Categories: identity, performance, authenticity, front, back, queer theory, Goffman, Turkle, Zizek, Butler, Foucault, selfhood,
Comments: 2

Selfhood and blind-spots

Author: joe

Monday, 01 August, 2011 - 23:46

On the subject of identity, and who we should declare ourselves to be: Every time I sit down to write something I am fumbling in the dark, striving to establish where and who I am - what is my subject-position. In writing I work out where I am writing from, and who it is that is writing. No-one has the right to demand I mark out my position before I have spoken. If we all knew our assumptions and blind-spots before we opened our gobs, we would all be wasting our breath.

Giovanni Tiso at Bat Bean Beam puts it very well:

Are you gay, disabled, kinky or an anarchist? You need to find yourself a nice little community of like-minded or like-bodied people with whom to discuss your marginal concerns. For everything else, you must sign your real name and constrain your personality and opinions to suit – in other words, be the kind of person who can speak their mind without the slightest fear of repercussion or unintended consequence.
 
In other-other words: keep the most distasteful bits of who you are the hell out of my feed.
 
Giovanni Tiso, 1 August 2011, True Names, [http://bat-bean-beam.blogspot.com/2011/08/true-names.html]

Giovanni reminds me becoming myself is more than merely about me - a personal freedom; but in fact, becoming myself is a political act, which reverberates through the world around me. It greets, challenges, insults and comforts other people, also becoming themselves. Where would we be without the cushion of ambiguity, the ability to be reflexive enough to reassess, to shift our position?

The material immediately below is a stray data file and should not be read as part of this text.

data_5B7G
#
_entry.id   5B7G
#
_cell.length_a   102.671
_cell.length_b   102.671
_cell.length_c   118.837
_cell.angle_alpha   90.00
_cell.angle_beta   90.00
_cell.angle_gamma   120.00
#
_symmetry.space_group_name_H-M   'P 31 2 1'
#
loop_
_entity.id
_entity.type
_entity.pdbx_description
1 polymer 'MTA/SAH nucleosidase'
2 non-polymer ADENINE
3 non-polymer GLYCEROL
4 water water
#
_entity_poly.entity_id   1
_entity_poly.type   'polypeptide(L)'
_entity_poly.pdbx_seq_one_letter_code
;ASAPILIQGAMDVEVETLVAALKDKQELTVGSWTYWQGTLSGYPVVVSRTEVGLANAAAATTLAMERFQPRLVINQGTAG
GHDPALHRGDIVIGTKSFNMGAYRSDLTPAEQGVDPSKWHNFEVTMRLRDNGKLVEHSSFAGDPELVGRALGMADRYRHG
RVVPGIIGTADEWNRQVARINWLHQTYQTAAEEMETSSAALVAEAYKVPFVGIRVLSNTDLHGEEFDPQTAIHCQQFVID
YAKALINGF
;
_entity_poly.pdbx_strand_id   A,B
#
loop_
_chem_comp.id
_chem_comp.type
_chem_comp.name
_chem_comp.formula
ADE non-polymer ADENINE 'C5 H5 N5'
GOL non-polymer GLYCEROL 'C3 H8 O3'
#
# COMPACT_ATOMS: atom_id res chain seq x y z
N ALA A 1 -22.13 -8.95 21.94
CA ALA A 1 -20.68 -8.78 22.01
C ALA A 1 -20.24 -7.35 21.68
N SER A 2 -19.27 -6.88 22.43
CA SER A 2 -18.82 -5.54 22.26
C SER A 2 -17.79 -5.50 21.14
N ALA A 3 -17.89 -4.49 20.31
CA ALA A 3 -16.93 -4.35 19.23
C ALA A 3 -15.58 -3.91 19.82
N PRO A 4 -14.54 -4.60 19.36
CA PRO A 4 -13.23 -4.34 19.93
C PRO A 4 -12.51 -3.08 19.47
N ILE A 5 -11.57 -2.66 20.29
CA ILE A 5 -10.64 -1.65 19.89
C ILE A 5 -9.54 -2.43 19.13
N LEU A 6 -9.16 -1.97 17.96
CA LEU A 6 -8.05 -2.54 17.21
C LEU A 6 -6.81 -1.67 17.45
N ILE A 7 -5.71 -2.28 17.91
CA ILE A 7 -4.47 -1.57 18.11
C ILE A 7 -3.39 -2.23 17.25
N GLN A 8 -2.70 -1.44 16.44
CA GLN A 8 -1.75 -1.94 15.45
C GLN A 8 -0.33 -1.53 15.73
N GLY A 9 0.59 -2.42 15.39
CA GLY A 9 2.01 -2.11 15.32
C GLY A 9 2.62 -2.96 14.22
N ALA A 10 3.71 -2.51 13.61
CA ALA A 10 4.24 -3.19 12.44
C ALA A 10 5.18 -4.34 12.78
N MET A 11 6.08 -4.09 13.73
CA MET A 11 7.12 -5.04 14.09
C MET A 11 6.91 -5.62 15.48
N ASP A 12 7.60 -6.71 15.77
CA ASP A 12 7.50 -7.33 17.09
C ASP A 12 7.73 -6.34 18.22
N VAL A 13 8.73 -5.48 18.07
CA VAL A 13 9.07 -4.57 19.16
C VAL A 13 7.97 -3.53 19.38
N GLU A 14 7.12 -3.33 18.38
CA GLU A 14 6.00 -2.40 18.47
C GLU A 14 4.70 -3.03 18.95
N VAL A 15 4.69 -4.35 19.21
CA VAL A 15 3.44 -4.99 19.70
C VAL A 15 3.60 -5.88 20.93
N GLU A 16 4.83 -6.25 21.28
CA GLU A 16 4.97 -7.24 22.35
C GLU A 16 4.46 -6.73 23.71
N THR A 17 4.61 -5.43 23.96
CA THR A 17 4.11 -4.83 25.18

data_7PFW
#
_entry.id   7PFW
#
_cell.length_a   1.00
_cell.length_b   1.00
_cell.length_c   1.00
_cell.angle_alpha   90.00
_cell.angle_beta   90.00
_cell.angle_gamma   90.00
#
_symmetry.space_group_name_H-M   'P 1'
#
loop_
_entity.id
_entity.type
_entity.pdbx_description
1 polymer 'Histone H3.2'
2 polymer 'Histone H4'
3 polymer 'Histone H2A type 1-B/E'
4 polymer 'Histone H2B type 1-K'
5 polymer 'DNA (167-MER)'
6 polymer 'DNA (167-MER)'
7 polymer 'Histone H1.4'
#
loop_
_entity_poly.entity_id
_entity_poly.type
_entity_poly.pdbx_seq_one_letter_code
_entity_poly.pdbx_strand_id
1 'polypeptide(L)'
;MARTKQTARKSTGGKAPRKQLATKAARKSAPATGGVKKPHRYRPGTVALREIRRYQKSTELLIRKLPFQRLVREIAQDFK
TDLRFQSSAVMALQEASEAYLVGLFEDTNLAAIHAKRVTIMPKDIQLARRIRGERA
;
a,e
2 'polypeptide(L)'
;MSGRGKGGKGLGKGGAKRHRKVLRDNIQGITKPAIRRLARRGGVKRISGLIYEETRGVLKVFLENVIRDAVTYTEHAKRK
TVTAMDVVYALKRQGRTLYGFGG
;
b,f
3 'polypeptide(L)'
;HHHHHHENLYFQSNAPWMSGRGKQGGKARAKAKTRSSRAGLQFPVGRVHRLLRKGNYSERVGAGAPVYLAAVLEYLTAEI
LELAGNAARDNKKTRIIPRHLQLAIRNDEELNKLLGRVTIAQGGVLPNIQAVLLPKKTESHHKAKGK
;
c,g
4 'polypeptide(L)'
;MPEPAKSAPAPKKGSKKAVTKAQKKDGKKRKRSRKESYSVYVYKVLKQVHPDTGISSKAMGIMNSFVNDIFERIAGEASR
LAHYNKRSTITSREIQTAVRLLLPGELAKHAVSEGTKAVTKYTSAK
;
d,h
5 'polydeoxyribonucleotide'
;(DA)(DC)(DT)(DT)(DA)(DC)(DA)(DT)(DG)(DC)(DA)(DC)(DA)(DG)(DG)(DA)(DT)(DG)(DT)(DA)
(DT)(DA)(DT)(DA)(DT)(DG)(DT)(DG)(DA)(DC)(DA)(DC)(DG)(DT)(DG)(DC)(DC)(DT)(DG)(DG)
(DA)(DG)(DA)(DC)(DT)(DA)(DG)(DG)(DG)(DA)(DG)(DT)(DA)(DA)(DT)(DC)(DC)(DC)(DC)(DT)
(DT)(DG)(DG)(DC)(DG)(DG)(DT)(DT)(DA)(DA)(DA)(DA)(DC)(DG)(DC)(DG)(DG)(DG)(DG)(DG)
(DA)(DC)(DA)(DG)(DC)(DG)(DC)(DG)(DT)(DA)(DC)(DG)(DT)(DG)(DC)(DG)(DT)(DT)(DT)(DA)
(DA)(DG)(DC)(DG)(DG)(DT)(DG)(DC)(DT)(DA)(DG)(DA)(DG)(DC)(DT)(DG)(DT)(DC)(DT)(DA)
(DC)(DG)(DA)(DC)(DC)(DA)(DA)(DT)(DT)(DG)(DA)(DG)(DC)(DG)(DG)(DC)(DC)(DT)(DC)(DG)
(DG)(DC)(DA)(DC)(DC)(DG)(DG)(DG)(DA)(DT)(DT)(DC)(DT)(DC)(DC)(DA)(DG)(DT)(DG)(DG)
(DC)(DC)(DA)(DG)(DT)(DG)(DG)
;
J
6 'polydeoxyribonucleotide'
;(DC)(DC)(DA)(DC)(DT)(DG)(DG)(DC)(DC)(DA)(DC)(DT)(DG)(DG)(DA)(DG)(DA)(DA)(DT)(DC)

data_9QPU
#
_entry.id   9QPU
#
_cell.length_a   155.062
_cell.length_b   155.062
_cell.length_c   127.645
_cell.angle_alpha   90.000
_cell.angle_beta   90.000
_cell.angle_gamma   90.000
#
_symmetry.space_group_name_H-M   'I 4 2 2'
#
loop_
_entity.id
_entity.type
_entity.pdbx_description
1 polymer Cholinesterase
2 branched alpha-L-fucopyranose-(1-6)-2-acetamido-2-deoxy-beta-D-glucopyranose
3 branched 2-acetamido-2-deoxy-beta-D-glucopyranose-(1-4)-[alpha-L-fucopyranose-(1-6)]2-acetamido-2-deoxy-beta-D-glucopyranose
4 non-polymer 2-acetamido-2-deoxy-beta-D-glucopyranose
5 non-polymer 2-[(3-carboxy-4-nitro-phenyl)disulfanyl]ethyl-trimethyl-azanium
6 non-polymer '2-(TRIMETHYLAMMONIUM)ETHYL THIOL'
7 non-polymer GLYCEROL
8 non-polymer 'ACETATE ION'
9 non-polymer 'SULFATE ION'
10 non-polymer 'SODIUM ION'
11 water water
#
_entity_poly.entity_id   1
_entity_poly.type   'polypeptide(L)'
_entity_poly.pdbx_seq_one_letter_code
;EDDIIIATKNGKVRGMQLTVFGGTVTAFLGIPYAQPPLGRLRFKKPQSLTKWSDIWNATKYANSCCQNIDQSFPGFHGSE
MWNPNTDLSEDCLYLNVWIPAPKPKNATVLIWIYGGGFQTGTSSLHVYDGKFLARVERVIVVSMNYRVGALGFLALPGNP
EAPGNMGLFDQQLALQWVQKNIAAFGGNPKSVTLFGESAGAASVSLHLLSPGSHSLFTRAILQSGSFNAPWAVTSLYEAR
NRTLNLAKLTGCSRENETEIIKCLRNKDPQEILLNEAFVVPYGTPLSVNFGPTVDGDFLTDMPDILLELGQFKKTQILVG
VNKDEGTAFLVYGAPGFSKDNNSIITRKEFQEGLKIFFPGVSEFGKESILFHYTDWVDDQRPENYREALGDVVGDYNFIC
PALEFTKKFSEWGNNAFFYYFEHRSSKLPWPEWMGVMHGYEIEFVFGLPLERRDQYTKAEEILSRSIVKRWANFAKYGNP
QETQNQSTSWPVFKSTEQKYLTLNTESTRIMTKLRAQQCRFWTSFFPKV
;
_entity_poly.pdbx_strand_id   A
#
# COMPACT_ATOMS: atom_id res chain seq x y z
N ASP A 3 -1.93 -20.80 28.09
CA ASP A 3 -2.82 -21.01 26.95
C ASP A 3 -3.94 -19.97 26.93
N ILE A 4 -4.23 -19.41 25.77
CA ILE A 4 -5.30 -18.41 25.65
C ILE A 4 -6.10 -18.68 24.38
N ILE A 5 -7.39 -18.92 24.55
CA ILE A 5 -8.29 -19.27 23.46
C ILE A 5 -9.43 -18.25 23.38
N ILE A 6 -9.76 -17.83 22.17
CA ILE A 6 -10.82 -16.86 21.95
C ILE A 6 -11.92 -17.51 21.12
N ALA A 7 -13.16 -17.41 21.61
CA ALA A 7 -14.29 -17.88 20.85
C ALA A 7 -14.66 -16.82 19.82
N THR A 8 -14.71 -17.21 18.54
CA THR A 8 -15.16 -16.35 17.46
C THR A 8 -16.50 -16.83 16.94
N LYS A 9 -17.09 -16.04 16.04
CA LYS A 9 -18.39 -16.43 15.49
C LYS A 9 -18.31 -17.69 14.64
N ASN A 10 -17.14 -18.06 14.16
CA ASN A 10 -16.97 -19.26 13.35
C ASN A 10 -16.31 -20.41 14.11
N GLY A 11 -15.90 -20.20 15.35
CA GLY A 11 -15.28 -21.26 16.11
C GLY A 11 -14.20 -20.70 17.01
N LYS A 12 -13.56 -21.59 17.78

A human being is a synthesis of the infinite and the finite, of the temporal and the eternal, of freedom and necessity. In short a synthesis. A synthesis is a relation between to terms. Looked at this way, a human being is not yet a self [...] Despair is not a result of imbalance, but of the relation which relates to itself. And the relaiton to himself is something a human being cannot be rid of, just as little as he can be rid of himself, which for that matter is one and the same thing, since the self is indeed, the relation to oneself.
 
Søren Kierkegaard, The Sickness Unto Death

Since my writing is my communicative action, it produces me, and is one of the means whereby I relate to myself - which is Kierkegaard's description of selfhood - the relating of the self to itself: hence the self is not a permanent essential thing, but something constantly achieved, in the jaws of despair.

Bora Zivkovic, 1 August 2011, Identity – what is it really? [http://blogs.scientificamerican.com/a-blog-around-the-clock/2011/08/01/identity-what-is-it-really/]
Alex Hudson, 28 July 2011, Why does Google+ insist on having your real name? [http://www.bbc.co.uk/news/magazine-14312047]